F&W resident cocktail expert and advocate of Great Irish Drinks, Oisin Davis, turns his attention to the friends-friendly-favourite, punch and fine examples of punchbowls made with an Irish kick.

You're out for dinner with a crew. Could be a work thing or just your mates; somebody suggests that a visit to a cocktail bar might be in order. That's all well and good until you realise that there's eight of you. If there are no drop-offs, that means there could potentially be eight different orders for drinks at the bar. One person wants an Old Fashioned, the next fancies a Martini, etc, etc. Before you know it, by the time you've been seated, read the menu, ordered your eight drinks and the bartender has made them, you're sober again. If there haven't been any drop-offs in the gathering earlier, there will be by now. The dial on the all-important craic-ometer will have dropped from a healthy 10 to a craic-tose intolerant level of six! Not the ideal flow for a night out. 

There is, however, an easy solution. Before you decide on the cocktail bar, make sure they serve bowls of punch. That way the bartender can mix the equivalent of eight drinks or more in a fraction amount of time than making eight separate drinks would take. No drop-offs as there are no long waits. Alas, this is, of course, something that only a more seasoned drinker such as myself adheres to, but its the result of experience. For years now, if I'm out with a party of even six or more and we all want cocktails unless that bar has a punch menu, the session ain't happening there. This is sometimes annoying too as there might well be a bar that we could all be dying to hit, but not unless the punch bowl floweth. I don't care if the interiors cost a million euros and the menu was designed by Banksy or a descendant of Da Vinci, if I have to listen to Dave from accounts talk about Top Gear without a strong drink in my hand, I'll be in the first taxi home.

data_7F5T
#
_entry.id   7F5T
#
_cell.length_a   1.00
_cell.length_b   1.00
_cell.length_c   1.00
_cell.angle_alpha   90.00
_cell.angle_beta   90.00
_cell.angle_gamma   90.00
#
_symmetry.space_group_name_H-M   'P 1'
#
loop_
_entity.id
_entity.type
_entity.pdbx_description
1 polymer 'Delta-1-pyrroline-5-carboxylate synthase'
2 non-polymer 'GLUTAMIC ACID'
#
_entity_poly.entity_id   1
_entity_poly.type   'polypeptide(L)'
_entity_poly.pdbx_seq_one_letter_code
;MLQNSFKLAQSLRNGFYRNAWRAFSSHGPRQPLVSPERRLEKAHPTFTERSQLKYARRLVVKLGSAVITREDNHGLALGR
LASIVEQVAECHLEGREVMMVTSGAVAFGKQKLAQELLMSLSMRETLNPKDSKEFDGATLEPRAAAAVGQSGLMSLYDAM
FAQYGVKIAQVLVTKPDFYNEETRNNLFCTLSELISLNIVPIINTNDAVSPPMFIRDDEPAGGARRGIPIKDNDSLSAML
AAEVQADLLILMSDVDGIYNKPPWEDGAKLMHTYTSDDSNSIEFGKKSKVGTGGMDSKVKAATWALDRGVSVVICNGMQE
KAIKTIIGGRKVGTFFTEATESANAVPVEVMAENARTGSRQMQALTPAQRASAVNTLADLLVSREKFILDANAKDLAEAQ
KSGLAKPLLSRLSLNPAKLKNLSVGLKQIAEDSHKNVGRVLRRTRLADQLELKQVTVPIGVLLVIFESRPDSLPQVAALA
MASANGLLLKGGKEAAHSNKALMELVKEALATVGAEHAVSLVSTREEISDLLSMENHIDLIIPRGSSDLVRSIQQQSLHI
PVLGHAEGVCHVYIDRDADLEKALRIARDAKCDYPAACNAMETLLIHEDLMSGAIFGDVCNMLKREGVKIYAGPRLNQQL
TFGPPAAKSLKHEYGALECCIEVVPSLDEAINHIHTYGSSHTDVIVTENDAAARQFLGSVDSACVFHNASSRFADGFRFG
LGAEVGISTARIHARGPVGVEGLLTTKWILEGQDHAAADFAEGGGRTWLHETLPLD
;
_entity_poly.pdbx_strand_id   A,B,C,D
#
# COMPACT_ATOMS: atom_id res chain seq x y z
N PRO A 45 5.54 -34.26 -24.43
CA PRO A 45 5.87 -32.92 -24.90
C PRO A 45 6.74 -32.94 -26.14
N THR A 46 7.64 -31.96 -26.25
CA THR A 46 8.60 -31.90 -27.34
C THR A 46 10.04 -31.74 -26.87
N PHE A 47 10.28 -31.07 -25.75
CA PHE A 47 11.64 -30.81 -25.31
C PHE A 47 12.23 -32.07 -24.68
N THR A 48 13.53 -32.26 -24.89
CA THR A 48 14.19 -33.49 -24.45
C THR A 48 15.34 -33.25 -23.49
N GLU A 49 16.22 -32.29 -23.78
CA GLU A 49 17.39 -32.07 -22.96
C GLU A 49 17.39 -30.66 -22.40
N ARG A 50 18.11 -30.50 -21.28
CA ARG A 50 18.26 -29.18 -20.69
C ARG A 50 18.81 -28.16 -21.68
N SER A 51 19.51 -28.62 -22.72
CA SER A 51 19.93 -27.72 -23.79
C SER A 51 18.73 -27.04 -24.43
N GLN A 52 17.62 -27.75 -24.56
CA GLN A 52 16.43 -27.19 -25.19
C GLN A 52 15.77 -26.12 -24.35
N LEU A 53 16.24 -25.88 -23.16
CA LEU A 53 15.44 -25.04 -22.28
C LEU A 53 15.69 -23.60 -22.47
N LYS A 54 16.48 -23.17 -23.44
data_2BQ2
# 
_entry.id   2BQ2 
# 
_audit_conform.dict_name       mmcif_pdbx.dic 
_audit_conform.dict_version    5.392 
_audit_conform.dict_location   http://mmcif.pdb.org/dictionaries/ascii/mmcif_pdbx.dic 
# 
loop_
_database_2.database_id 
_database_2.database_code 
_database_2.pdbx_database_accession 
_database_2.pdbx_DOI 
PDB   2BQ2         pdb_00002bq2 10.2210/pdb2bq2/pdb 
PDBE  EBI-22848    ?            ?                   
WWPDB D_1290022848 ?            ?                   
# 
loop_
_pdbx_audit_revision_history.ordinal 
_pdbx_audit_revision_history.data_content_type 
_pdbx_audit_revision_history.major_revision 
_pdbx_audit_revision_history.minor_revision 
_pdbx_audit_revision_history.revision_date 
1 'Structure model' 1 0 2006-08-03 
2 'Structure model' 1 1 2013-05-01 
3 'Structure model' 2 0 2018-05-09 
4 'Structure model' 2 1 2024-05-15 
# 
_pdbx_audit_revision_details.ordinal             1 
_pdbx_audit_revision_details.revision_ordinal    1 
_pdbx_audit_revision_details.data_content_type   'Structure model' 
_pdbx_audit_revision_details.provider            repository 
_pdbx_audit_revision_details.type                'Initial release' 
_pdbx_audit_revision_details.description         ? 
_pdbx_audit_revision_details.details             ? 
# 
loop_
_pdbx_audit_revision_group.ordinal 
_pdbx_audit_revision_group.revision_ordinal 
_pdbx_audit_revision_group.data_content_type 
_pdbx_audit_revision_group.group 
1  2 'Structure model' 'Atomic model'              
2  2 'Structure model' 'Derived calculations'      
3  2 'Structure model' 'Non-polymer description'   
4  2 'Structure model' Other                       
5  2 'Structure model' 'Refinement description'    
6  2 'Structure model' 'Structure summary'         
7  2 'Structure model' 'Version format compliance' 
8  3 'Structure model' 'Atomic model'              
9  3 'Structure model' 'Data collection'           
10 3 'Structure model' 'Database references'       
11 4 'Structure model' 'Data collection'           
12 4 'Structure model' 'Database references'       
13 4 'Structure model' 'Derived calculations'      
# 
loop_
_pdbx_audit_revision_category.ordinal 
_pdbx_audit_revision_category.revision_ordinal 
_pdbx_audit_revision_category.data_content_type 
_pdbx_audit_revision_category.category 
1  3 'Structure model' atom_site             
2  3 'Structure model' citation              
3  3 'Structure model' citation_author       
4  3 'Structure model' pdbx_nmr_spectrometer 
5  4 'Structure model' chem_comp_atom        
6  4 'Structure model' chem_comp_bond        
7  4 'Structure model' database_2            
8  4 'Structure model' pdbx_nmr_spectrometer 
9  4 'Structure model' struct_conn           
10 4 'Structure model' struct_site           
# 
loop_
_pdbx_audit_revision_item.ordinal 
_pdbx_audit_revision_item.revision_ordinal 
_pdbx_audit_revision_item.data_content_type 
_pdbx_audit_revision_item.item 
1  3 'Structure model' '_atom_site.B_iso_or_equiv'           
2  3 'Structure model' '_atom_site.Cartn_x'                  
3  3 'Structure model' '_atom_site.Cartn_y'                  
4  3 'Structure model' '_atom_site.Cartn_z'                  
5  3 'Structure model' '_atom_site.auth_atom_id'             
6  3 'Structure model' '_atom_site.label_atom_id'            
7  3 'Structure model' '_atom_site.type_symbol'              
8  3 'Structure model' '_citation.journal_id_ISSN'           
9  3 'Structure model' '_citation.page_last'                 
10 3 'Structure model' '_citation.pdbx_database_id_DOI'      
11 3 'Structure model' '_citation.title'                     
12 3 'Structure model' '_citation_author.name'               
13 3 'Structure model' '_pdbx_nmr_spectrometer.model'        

And yet, it's not always easy to find a punch serve in even half decent bars. Considering that punch is, most-likely, the oldest known cocktail and is the epitome of conviviality as friends gather around a chilled bowl of deliciousness helping and serving themselves, this is a shame.

In its infancy, punch was defined as a spirit mixed with citrus, sugar and tea, but these days one can be even looser with the ingredients. More traditional bartenders will incorporate the grating of citrus oils while others may not. Thanks to drinks historians like David Wondrich, we now know that bowls of punch became popular through the English navy and the explorers that brought them to far-flung lands in the East Indies where natives enjoyed local spirits mixed with citrus and sweeteners. This craze spread to the Caribbean and eventually further north to America where it is said the founding fathers and their guests drank dozens of bowls to celebrate the signing of the declaration of independence.